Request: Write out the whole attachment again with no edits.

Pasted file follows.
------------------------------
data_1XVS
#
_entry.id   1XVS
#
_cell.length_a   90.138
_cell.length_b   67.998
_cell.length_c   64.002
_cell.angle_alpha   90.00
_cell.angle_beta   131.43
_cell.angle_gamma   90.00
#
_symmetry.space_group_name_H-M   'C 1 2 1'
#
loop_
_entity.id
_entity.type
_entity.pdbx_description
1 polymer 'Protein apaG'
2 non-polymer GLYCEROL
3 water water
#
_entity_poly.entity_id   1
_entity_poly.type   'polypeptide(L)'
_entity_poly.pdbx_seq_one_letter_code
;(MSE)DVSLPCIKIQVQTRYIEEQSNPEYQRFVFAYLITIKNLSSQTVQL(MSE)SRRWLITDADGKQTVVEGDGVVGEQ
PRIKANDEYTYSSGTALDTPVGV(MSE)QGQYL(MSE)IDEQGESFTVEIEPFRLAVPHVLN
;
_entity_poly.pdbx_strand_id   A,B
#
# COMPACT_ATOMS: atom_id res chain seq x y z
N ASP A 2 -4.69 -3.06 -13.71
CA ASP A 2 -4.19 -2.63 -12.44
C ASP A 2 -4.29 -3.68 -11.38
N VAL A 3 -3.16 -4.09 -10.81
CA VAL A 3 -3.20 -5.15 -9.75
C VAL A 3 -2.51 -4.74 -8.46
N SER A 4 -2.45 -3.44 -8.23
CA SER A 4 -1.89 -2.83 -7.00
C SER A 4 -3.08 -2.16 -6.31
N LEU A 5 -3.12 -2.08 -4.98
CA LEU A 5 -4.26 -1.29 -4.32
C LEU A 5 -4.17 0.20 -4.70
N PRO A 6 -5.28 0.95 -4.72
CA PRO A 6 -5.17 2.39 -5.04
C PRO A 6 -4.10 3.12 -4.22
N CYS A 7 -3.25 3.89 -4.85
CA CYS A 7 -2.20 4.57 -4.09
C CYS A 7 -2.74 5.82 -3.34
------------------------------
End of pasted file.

data_1XVS
#
_entry.id   1XVS
#
_cell.length_a   90.138
_cell.length_b   67.998
_cell.length_c   64.002
_cell.angle_alpha   90.00
_cell.angle_beta   131.43
_cell.angle_gamma   90.00
#
_symmetry.space_group_name_H-M   'C 1 2 1'
#
loop_
_entity.id
_entity.type
_entity.pdbx_description
1 polymer 'Protein apaG'
2 non-polymer GLYCEROL
3 water water
#
_entity_poly.entity_id   1
_entity_poly.type   'polypeptide(L)'
_entity_poly.pdbx_seq_one_letter_code
;(MSE)DVSLPCIKIQVQTRYIEEQSNPEYQRFVFAYLITIKNLSSQTVQL(MSE)SRRWLITDADGKQTVVEGDGVVGEQ
PRIKANDEYTYSSGTALDTPVGV(MSE)QGQYL(MSE)IDEQGESFTVEIEPFRLAVPHVLN
;
_entity_poly.pdbx_strand_id   A,B
#
# COMPACT_ATOMS: atom_id res chain seq x y z
N ASP A 2 -4.69 -3.06 -13.71
CA ASP A 2 -4.19 -2.63 -12.44
C ASP A 2 -4.29 -3.68 -11.38
N VAL A 3 -3.16 -4.09 -10.81
CA VAL A 3 -3.20 -5.15 -9.75
C VAL A 3 -2.51 -4.74 -8.46
N SER A 4 -2.45 -3.44 -8.23
CA SER A 4 -1.89 -2.83 -7.00
C SER A 4 -3.08 -2.16 -6.31
N LEU A 5 -3.12 -2.08 -4.98
CA LEU A 5 -4.26 -1.29 -4.32
C LEU A 5 -4.17 0.20 -4.70
N PRO A 6 -5.28 0.95 -4.72
CA PRO A 6 -5.17 2.39 -5.04
C PRO A 6 -4.10 3.12 -4.22
N CYS A 7 -3.25 3.89 -4.85
CA CYS A 7 -2.20 4.57 -4.09
C CYS A 7 -2.74 5.82 -3.34